An attorney for President Donald Trump's longtime personal lawyer, Michael Cohen, has accused porn star Stormy Daniels' lawyer in federal court of leaking Cohen's bank records, calling it a "drive-by shooting of my client's rights."
In a hearing before US District Judge Kimba Wood in Manhattan on Wednesday, Cohen attorney Stephen Ryan also called the alleged leak by Daniels' attorney, Michael Avenatti, "reckless," "malicious" and "intentional."
Avenatti responded, "We did not do anything improper relating to the release of any information concerning Mr Cohen."
The hearing stemmed from an investigation of Cohen by federal prosecutors regarding his business dealings. He has not been charged with any crime.
Wood ordered Cohen's attorneys to finish reviewing millions of documents authorities seized from him by mid-June, overriding their request for more time.
Avenatti has released details of payments to Cohen from a company with ties to a Russian oligarch, who the United States sanctioned over suspected Moscow meddling in the 2016 US election. Such disclosures could add pressure on Cohen.
Avenatti had asked Wood to allow him to represent Daniels in the Cohen case. He has said he believes some of the seized materials could relate to Daniels, whose real name is Stephanie Clifford.
Cohen has asked Wood to deny Avenatti permission to appear before the court, saying Daniels' lawyer violated court rules by making what he characterised as false statements about Cohen in news media appearances.
A lawyer for Trump, Joanna Hendon, told Wood "we endorse fully" Ryan's arguments on whether Avenatti should be admitted to the court.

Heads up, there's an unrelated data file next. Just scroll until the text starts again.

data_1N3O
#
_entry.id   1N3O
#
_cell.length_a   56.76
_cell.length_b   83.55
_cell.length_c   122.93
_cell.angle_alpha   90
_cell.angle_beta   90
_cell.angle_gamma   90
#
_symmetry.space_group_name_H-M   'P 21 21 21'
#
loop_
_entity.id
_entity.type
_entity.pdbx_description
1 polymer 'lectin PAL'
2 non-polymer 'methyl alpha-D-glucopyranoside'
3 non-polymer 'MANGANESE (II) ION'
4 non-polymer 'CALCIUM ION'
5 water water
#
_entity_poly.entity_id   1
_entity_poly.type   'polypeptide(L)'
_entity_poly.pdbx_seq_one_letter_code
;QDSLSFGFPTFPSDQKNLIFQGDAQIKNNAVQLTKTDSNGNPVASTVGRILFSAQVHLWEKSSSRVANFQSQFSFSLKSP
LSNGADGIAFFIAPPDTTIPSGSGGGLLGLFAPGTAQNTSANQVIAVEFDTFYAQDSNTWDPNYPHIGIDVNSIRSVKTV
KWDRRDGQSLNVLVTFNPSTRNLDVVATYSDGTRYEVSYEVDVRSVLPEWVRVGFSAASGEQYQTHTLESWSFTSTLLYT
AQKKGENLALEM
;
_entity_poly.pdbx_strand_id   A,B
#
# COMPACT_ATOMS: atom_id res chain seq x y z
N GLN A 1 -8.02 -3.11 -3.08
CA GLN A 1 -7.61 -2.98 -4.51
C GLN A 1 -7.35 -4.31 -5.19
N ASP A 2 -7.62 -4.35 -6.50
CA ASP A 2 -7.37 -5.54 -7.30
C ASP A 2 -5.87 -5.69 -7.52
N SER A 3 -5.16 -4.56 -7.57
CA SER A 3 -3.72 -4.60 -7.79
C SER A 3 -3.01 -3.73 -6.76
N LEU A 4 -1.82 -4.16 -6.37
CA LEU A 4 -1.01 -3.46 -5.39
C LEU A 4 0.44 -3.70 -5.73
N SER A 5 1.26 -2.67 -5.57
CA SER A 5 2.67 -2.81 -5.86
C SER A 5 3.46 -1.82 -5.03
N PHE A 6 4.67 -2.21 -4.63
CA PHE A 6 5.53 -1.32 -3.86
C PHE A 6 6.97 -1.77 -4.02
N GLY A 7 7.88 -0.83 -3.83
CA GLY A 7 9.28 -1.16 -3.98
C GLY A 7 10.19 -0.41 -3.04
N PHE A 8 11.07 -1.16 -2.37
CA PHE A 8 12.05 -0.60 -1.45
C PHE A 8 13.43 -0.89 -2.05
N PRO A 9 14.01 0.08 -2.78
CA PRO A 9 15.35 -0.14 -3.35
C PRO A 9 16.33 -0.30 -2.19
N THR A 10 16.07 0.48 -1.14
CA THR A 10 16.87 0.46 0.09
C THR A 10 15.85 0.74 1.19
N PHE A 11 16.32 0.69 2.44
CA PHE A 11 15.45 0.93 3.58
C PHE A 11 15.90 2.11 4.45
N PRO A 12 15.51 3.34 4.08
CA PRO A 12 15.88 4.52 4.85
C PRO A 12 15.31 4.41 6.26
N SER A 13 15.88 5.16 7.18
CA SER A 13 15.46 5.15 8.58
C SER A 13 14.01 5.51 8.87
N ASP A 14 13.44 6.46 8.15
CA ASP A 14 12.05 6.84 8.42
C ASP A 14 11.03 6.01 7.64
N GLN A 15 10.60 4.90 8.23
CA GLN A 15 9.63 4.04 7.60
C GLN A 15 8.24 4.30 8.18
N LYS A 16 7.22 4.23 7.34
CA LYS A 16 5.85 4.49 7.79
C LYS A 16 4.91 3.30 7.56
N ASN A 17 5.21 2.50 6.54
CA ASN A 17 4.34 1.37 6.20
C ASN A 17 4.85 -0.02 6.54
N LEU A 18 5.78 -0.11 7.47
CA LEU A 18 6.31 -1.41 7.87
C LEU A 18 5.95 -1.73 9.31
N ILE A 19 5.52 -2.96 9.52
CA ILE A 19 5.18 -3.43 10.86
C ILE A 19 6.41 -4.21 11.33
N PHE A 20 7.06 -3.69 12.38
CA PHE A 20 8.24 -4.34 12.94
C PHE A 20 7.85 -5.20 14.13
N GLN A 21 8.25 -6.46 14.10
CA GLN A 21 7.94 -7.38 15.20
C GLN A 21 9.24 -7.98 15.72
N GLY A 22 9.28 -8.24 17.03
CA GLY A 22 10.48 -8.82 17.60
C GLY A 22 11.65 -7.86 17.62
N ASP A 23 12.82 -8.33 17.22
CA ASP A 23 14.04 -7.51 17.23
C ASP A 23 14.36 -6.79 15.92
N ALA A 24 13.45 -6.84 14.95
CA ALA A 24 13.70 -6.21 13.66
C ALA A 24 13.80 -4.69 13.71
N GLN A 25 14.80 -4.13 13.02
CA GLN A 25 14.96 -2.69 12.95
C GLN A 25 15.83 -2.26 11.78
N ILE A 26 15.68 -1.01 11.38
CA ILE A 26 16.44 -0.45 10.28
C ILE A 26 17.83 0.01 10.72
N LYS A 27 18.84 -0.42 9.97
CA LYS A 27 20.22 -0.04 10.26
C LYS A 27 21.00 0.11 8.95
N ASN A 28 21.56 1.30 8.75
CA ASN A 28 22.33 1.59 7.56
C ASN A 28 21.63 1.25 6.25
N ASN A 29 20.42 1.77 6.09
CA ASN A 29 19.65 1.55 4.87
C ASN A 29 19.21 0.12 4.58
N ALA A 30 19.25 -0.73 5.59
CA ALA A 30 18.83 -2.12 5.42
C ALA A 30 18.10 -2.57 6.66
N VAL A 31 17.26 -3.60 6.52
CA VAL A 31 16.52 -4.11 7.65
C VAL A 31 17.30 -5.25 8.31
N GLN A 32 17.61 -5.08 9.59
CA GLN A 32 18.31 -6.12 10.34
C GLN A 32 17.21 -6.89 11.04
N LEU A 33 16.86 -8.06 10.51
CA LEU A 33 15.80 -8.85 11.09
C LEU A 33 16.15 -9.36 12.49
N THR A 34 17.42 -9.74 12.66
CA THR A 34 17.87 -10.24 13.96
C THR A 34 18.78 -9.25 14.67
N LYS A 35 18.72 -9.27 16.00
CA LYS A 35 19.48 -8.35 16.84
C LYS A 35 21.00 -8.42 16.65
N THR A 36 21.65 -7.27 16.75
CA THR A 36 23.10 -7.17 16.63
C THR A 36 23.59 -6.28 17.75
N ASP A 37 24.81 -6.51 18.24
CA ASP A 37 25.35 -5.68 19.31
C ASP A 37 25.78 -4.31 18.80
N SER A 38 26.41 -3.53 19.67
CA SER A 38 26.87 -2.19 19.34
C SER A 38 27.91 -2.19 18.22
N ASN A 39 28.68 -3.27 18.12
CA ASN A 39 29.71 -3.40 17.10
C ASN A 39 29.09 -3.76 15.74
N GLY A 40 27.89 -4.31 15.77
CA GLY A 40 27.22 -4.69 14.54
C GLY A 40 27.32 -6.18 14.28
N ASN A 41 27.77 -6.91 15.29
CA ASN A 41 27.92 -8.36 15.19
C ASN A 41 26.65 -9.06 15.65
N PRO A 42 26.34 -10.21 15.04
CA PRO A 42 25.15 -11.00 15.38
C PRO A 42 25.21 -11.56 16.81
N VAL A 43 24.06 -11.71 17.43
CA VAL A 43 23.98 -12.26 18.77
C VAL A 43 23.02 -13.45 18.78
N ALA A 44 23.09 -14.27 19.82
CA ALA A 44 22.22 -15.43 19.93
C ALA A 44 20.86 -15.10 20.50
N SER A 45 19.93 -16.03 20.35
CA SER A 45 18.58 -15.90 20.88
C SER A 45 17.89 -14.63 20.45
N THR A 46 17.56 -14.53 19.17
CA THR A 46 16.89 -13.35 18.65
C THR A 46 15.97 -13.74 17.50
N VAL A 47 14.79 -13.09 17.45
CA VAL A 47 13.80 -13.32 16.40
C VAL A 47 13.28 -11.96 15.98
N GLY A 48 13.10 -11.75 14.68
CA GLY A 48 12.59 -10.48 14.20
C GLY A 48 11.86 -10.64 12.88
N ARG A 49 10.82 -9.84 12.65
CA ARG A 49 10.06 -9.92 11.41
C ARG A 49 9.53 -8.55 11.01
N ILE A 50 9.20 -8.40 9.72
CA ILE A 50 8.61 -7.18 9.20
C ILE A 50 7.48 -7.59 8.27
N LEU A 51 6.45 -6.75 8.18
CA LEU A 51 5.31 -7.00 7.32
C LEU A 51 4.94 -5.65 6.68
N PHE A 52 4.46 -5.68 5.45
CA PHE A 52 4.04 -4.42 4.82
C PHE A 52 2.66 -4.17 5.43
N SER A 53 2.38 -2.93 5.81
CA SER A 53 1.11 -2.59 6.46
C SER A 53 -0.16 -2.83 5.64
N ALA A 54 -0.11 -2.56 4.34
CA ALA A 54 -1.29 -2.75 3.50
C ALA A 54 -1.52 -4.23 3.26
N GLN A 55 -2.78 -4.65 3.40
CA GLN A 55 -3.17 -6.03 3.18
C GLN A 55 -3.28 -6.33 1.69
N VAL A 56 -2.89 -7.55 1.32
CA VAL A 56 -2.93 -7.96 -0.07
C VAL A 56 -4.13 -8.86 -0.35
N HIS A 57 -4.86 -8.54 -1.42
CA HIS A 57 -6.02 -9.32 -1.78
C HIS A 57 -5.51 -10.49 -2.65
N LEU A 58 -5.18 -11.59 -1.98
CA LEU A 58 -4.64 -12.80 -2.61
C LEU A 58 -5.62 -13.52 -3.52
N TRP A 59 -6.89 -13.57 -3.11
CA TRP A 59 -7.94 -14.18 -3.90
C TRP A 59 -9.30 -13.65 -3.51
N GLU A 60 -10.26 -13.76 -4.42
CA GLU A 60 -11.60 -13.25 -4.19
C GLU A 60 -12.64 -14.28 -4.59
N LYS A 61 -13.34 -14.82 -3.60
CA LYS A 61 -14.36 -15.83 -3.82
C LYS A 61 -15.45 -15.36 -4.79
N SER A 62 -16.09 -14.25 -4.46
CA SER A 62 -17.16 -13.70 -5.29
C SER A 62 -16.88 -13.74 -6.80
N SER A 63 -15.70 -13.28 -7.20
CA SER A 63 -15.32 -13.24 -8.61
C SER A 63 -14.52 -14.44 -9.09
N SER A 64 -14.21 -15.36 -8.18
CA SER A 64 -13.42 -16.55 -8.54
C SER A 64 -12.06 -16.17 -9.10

Wood did not rule on whether Avenatti would have a formal role in the case. But she made clear she would not give him an open platform in her courtroom "where you're free to denigrate Mr Cohen and, I believe, potentially, deprive him of a fair trial by tainting a jury pool" if criminal charges were ever brought against Cohen.
Wood ordered Cohen's lawyers to complete their review of 3.7 million files, which are being examined to determine whether they fall under attorney-client privilege.
The investigation stems in part from a referral by Special Counsel Robert Mueller, who is probing whether Trump's campaign colluded with Russia. Trump has repeatedly said there was no collusion, and Russia has denied interfering in the elections.
Cohen has worked for Trump for more than a decade, first as counsel at the Trump Organisation and later as his personal lawyer.
In 2016, Cohen paid Daniels $130,000, which she has said was to buy her silence about a sexual encounter she says she had with Trump in 2006. The president has denied the allegation.